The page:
Kim Cobb, a marine scientist at the Georgia Institute of Technology, expected the coral to be damaged when she plunged into the deep blue waters off Kiritimati Island, a remote atoll near the center of the Pacific Ocean. Still, she was stunned by what she saw as she descended some 30 feet to the rim of a coral outcropping.
“The entire reef is covered with a red-brown fuzz,” Dr. Cobb said when she returned to the surface after her recent dive. “It is otherworldly. It is algae that has grown over dead coral. It was devastating.”
The damage off Kiritimati is part of a mass bleaching of coral reefs around the world, only the third on record and possibly the worst ever. Scientists believe that heat stress from multiple weather events including the latest severe El Niño, compounded by climate change, has threatened more than a third of Earth’s coral reefs. Many may not recover.
Coral reefs are the crucial incubators of the ocean’s ecosystem, providing food and shelter to a quarter of all marine species, and they support fish stocks that feed more than one billion people. They are made up of millions of tiny animals, called polyps, that form symbiotic relationships with algae, which in turn capture sunlight and carbon dioxide to make sugars that feed the polyps.
An estimated 30 million small-scale fishermen and women depend on reefs for their livelihoods, more than one million in the Philippines alone. In Indonesia, fish supported by the reefs provide the primary source of protein.
“This is a huge, looming planetary crisis, and we are sticking our heads in the sand about it,” said Justin Marshall, the director of CoralWatch at Australia’s University of Queensland.
Bleaching occurs when high heat and bright sunshine cause the metabolism of the algae — which give coral reefs their brilliant colors and energy — to speed out of control, and they start creating toxins. The polyps recoil. If temperatures drop, the corals can recover, but denuded ones remain vulnerable to disease. When heat stress continues, they starve to death.
Damaged or dying reefs have been found from Réunion, off the coast of Madagascar, to East Flores, Indonesia, and from Guam and Hawaii in the Pacific to the Florida Keys in the Atlantic.
The largest bleaching, at Australia’s Great Barrier Reef, was confirmed last month. In a survey of 520 individual reefs that make up the Great Barrier Reef’s northern section, scientists from Australia’s National Coral Bleaching Task Force found only four with no signs of bleaching. Some 620 miles of reef, much of it previously in pristine condition, had suffered significant bleaching.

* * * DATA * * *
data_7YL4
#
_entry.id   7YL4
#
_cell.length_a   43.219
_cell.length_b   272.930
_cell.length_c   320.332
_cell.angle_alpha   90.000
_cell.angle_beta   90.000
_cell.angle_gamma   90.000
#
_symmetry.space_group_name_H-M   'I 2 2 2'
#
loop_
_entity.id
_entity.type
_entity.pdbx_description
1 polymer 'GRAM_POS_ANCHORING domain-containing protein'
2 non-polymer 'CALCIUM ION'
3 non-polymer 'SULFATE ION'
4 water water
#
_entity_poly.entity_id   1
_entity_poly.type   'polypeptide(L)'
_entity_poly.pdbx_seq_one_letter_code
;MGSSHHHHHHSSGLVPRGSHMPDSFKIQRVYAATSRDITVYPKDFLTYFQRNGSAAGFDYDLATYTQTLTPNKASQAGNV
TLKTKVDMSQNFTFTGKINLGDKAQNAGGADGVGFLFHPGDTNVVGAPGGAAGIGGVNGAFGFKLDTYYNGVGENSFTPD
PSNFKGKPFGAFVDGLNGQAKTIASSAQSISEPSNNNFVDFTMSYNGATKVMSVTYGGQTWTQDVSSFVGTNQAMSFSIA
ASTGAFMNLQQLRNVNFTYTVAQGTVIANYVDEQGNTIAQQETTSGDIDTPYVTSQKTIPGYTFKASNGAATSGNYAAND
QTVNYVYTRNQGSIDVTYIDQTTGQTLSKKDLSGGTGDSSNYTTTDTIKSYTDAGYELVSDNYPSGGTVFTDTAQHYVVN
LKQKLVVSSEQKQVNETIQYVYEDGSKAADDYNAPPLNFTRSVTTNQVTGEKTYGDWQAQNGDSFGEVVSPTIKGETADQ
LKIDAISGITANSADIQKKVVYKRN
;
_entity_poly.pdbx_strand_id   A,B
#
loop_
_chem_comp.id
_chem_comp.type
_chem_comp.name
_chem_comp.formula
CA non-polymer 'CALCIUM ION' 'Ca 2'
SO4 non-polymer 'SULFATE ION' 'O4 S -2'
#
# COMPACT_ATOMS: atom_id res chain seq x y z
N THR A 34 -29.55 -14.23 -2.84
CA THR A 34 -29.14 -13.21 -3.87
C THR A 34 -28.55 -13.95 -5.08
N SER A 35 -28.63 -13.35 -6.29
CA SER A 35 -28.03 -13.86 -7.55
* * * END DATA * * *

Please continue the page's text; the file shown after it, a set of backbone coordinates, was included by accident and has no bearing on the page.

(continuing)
In follow-up surveys, scientists diving on the reef said half the coral they had seen had died. Terry Hughes, the director of the Center of Excellence for Coral Reef Studies at James Cook University in Queensland, who took part in the survey, warned that even more would succumb if the water did not cool soon.
The Latest on: Coral bleaching
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The Latest on: Coral bleaching
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- Hainan strives to protect coral reefs in South China Seaon April 8, 2021 at 3:52 am
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Coral-bleaching in 2016, 2017 and 2020 has further damaged its health and affected its animal, bird and marine population, the International Union for Conservation of Nature said in a report. Such ...
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Designation for the humble northern star coral would shine light on its role in research into how corals can withstand the effects of climate change.
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In March 2020, it was revealed the Great Barrier Reef is now facing its ‘most extensive’ and potentially devastating coral bleaching event following unusually warm recent ocean temperatures – and a ...
- Then and now: Rising temperatures threaten coralson April 2, 2021 at 4:33 am
Corals can't tolerate very high temperatures, so as ocean water warms, they effectively become "sick". Thermal stress of this kind can lead to the coral becoming bleached, meaning they lose their ...
- Barrier Reef doomed as up to 99% of coral at risk, report findson March 31, 2021 at 12:00 am
Unless immediate “transformative action” is taken to drastically reduce global warming, Australia is set for the destruction of its reef and more storms and floods, the Australian Academy of Science ...
- Tackling Fish-Bombing at Malaysia's Vulnerable Coral Reefson March 30, 2021 at 6:40 pm
Fish-bombing is the stuff of nightmares for the diving industry in Sabah state, Malaysian Borneo. Not only does it put off the tourists, it also devastates marine life and endangers the fishers ...
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